After the 1977 and 1983 Social Security Amendments, projections indicated substantial increases in the trust fund reserves continuing well into the 21st century. These laws changed the program’s financing from essentially pay-as-you-go to partial advance funding through the 75-year period. Also, for the reports from 1973 through 1987, long-range fertility rates and average real-wage growth assumptions were gradually reduced, resulting in an annual rate of growth in taxable payroll that was significantly lower than the assumed interest rate by 1987. As a result of the difference between this rate of growth and the assumed interest rate, the results of the average-cost method and the present-value method began to diverge in the reports for 1973 through 1987, and by 1988 they were quite different. While the average-cost method reflected most of the effects of assumed interest rates, it no longer reflected all interest effects. The present-value method, by contrast, accurately reflects the implications of assumed interest rates. As a result, the 1988 report reintroduced the present-value method of calculating the actuarial balance.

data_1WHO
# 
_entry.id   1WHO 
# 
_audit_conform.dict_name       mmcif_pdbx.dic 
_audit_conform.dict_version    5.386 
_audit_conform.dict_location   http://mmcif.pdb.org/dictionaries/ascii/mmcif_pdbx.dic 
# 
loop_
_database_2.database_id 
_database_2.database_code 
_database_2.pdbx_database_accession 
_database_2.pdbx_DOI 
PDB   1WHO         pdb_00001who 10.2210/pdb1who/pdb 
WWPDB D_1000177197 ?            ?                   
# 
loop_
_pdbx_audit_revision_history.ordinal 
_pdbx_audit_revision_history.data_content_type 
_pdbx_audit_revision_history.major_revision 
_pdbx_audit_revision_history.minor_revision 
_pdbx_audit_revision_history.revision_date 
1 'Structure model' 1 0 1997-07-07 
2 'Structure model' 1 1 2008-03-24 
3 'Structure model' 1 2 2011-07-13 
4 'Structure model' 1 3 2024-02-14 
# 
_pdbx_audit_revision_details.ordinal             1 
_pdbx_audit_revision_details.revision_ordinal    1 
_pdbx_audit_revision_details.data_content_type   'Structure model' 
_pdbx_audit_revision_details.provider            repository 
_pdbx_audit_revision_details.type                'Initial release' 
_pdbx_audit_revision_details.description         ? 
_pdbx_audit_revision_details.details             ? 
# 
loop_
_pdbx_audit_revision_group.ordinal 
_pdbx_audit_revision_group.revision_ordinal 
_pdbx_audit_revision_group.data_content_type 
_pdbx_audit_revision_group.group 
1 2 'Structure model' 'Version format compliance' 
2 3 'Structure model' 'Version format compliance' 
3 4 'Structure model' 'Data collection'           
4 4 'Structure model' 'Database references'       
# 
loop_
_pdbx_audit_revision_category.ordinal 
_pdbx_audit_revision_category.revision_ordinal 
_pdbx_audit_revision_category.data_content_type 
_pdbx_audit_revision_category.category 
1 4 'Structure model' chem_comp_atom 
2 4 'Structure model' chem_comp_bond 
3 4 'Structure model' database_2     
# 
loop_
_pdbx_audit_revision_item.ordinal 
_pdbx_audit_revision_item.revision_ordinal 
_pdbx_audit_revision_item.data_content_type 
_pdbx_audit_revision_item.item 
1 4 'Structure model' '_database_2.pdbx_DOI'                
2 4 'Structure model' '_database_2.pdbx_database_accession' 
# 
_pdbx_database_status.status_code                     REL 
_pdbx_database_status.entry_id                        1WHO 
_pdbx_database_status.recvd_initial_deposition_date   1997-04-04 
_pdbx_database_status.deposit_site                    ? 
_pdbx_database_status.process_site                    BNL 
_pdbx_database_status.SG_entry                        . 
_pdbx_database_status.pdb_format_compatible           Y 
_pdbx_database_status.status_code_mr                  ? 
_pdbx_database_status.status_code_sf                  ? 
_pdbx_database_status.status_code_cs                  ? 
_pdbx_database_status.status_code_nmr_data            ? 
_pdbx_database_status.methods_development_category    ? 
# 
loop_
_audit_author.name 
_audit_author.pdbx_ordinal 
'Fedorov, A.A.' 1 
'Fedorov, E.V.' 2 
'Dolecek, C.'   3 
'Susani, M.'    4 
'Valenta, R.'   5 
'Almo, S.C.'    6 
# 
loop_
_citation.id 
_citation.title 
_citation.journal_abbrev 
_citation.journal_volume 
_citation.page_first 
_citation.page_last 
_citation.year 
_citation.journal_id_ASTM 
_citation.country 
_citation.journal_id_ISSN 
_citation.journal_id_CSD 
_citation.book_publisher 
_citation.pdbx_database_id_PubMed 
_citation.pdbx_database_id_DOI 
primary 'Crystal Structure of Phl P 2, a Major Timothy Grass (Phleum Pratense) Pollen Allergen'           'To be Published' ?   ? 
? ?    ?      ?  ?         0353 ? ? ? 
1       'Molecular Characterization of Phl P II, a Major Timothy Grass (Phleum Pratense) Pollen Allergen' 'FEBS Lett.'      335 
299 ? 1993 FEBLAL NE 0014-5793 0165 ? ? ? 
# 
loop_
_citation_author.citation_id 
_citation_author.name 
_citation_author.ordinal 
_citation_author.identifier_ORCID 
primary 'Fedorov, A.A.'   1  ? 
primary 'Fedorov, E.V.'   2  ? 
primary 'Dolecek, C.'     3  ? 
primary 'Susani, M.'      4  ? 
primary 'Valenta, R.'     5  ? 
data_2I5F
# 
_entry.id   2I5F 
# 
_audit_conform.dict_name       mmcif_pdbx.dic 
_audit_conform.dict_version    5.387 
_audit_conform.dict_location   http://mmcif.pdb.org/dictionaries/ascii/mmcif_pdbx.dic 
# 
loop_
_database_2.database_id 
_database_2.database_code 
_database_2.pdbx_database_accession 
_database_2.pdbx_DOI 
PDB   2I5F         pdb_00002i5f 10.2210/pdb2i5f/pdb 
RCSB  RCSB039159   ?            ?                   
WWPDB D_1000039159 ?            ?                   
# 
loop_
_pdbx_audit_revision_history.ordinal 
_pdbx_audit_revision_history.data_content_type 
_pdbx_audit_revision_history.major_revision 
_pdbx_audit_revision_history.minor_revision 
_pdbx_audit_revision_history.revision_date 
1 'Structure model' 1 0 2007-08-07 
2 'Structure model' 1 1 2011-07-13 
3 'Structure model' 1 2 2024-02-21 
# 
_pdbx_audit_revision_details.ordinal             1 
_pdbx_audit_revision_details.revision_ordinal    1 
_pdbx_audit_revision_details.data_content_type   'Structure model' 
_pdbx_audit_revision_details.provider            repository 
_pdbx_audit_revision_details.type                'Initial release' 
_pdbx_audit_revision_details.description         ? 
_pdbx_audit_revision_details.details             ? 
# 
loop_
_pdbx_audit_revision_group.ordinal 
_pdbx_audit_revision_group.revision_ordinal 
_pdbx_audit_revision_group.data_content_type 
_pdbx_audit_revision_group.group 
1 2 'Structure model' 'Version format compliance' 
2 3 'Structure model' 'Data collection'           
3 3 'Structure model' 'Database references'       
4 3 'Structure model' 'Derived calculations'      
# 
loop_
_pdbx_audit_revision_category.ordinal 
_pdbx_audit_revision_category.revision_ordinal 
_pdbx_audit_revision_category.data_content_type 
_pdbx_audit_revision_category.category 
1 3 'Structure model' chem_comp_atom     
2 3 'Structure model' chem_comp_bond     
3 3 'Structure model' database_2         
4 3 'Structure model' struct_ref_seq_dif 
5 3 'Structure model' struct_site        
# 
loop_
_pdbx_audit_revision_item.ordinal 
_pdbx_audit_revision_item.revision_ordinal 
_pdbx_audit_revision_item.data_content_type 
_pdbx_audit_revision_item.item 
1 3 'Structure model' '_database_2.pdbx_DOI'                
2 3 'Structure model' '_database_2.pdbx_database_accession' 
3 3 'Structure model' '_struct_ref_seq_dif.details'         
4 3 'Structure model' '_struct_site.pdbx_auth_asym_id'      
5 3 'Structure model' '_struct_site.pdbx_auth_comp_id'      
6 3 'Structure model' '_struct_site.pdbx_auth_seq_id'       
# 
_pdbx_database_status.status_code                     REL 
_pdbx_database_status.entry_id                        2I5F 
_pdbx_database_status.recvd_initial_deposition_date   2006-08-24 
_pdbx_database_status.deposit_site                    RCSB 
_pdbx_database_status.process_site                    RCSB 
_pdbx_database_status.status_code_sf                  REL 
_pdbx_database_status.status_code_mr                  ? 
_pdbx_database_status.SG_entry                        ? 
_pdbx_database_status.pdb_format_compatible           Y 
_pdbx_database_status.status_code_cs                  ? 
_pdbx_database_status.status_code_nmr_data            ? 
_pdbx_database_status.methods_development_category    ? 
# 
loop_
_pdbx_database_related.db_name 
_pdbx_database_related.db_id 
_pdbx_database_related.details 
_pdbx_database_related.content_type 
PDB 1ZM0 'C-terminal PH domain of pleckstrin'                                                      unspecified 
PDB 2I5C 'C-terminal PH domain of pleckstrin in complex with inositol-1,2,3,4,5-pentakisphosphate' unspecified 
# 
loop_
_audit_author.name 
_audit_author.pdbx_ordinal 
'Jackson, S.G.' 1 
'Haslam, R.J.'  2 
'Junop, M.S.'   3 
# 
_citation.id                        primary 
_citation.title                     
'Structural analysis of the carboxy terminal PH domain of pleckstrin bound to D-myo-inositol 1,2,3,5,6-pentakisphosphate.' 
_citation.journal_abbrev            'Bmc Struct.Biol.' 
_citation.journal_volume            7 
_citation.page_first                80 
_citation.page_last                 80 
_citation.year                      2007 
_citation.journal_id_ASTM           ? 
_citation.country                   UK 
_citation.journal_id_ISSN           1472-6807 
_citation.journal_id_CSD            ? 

A positive actuarial balance indicates that estimated income (plus starting reserves, beginning with the 1988 report) is more than sufficient to meet estimated trust fund obligations (plus the ending target fund, beginning with the 1991 report) for the period as a whole. Even with a positive actuarial balance, it is possible for reserves to become temporarily depleted within the long-range period. An actuarial balance of zero indicates that the estimated income (plus starting reserves, beginning with the 1988 report) exactly matches estimated trust fund obligations (plus the ending target fund, beginning with the 1991 report) for the period as a whole. A negative actuarial balance indicates that estimated income (plus starting reserves, beginning with the 1988 report) is insufficient to meet estimated trust fund obligations (plus the ending target fund, beginning with the 1991 report) for the entire period.
Table VI.B1 contains the estimated long-range OASDI actuarial balances, summarized income rates, and summarized cost rates for the 1982 report through the current report. The reports presented these values on the basis of the intermediate assumptions, which recent reports refer to as alternative II and reports from 1982 to 1990 referred to as alternative II-B.
Table VI.B1.—Long-Range OASDI Actuarial Balances  and Trust Fund Reserve Depletion Dates as Shown in the Trustees Reports for 1982-2020 under Intermediate Assumptionsa